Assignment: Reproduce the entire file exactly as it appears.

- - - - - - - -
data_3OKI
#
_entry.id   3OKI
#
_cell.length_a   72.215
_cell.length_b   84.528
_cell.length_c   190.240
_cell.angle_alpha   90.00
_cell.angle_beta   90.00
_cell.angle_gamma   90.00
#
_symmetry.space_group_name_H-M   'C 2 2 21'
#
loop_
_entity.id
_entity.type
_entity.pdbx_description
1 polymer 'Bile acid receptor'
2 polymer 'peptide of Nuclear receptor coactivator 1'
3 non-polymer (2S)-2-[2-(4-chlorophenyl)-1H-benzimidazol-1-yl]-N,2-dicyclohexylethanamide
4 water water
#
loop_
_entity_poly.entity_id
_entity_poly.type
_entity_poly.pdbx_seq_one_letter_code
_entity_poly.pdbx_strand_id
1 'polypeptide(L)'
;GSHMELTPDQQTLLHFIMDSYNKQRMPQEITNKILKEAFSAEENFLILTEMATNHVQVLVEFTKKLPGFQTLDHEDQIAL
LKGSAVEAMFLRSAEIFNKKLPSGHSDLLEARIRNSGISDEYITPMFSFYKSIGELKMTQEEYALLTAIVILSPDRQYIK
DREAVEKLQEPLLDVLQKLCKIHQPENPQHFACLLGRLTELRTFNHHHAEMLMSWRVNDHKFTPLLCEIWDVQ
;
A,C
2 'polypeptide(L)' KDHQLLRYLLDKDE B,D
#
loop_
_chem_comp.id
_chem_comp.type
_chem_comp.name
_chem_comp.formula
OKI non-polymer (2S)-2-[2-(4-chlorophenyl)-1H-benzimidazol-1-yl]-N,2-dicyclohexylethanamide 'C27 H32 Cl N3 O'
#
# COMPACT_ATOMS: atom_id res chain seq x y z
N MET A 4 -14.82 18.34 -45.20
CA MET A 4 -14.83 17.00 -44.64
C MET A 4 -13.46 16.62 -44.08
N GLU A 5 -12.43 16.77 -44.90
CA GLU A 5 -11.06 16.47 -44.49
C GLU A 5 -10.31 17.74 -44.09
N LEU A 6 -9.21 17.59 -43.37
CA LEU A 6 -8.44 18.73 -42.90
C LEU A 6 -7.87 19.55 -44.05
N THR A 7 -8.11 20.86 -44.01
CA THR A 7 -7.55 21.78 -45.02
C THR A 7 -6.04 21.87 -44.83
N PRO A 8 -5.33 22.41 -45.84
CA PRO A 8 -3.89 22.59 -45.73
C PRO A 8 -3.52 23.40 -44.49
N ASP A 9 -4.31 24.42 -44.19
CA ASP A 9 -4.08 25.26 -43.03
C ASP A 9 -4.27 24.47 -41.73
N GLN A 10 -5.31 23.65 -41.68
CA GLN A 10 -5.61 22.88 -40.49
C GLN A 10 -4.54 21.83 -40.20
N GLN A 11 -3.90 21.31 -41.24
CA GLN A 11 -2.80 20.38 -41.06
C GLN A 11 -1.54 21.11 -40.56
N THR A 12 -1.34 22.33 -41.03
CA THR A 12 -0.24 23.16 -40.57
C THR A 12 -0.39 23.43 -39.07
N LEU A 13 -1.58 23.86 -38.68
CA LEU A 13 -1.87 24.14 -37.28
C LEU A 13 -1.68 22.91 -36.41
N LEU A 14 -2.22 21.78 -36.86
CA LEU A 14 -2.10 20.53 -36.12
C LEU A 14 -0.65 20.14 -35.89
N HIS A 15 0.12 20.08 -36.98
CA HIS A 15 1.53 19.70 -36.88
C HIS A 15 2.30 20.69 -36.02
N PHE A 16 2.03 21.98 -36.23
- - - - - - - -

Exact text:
data_3OKI
#
_entry.id   3OKI
#
_cell.length_a   72.215
_cell.length_b   84.528
_cell.length_c   190.240
_cell.angle_alpha   90.00
_cell.angle_beta   90.00
_cell.angle_gamma   90.00
#
_symmetry.space_group_name_H-M   'C 2 2 21'
#
loop_
_entity.id
_entity.type
_entity.pdbx_description
1 polymer 'Bile acid receptor'
2 polymer 'peptide of Nuclear receptor coactivator 1'
3 non-polymer (2S)-2-[2-(4-chlorophenyl)-1H-benzimidazol-1-yl]-N,2-dicyclohexylethanamide
4 water water
#
loop_
_entity_poly.entity_id
_entity_poly.type
_entity_poly.pdbx_seq_one_letter_code
_entity_poly.pdbx_strand_id
1 'polypeptide(L)'
;GSHMELTPDQQTLLHFIMDSYNKQRMPQEITNKILKEAFSAEENFLILTEMATNHVQVLVEFTKKLPGFQTLDHEDQIAL
LKGSAVEAMFLRSAEIFNKKLPSGHSDLLEARIRNSGISDEYITPMFSFYKSIGELKMTQEEYALLTAIVILSPDRQYIK
DREAVEKLQEPLLDVLQKLCKIHQPENPQHFACLLGRLTELRTFNHHHAEMLMSWRVNDHKFTPLLCEIWDVQ
;
A,C
2 'polypeptide(L)' KDHQLLRYLLDKDE B,D
#
loop_
_chem_comp.id
_chem_comp.type
_chem_comp.name
_chem_comp.formula
OKI non-polymer (2S)-2-[2-(4-chlorophenyl)-1H-benzimidazol-1-yl]-N,2-dicyclohexylethanamide 'C27 H32 Cl N3 O'
#
# COMPACT_ATOMS: atom_id res chain seq x y z
N MET A 4 -14.82 18.34 -45.20
CA MET A 4 -14.83 17.00 -44.64
C MET A 4 -13.46 16.62 -44.08
N GLU A 5 -12.43 16.77 -44.90
CA GLU A 5 -11.06 16.47 -44.49
C GLU A 5 -10.31 17.74 -44.09
N LEU A 6 -9.21 17.59 -43.37
CA LEU A 6 -8.44 18.73 -42.90
C LEU A 6 -7.87 19.55 -44.05
N THR A 7 -8.11 20.86 -44.01
CA THR A 7 -7.55 21.78 -45.02
C THR A 7 -6.04 21.87 -44.83
N PRO A 8 -5.33 22.41 -45.84
CA PRO A 8 -3.89 22.59 -45.73
C PRO A 8 -3.52 23.40 -44.49
N ASP A 9 -4.31 24.42 -44.19
CA ASP A 9 -4.08 25.26 -43.03
C ASP A 9 -4.27 24.47 -41.73
N GLN A 10 -5.31 23.65 -41.68
CA GLN A 10 -5.61 22.88 -40.49
C GLN A 10 -4.54 21.83 -40.20
N GLN A 11 -3.90 21.31 -41.24
CA GLN A 11 -2.80 20.38 -41.06
C GLN A 11 -1.54 21.11 -40.56
N THR A 12 -1.34 22.33 -41.03
CA THR A 12 -0.24 23.16 -40.57
C THR A 12 -0.39 23.43 -39.07
N LEU A 13 -1.58 23.86 -38.68
CA LEU A 13 -1.87 24.14 -37.28
C LEU A 13 -1.68 22.91 -36.41
N LEU A 14 -2.22 21.78 -36.86
CA LEU A 14 -2.10 20.53 -36.12
C LEU A 14 -0.65 20.14 -35.89
N HIS A 15 0.12 20.08 -36.98
CA HIS A 15 1.53 19.70 -36.88
C HIS A 15 2.30 20.69 -36.02
N PHE A 16 2.03 21.98 -36.23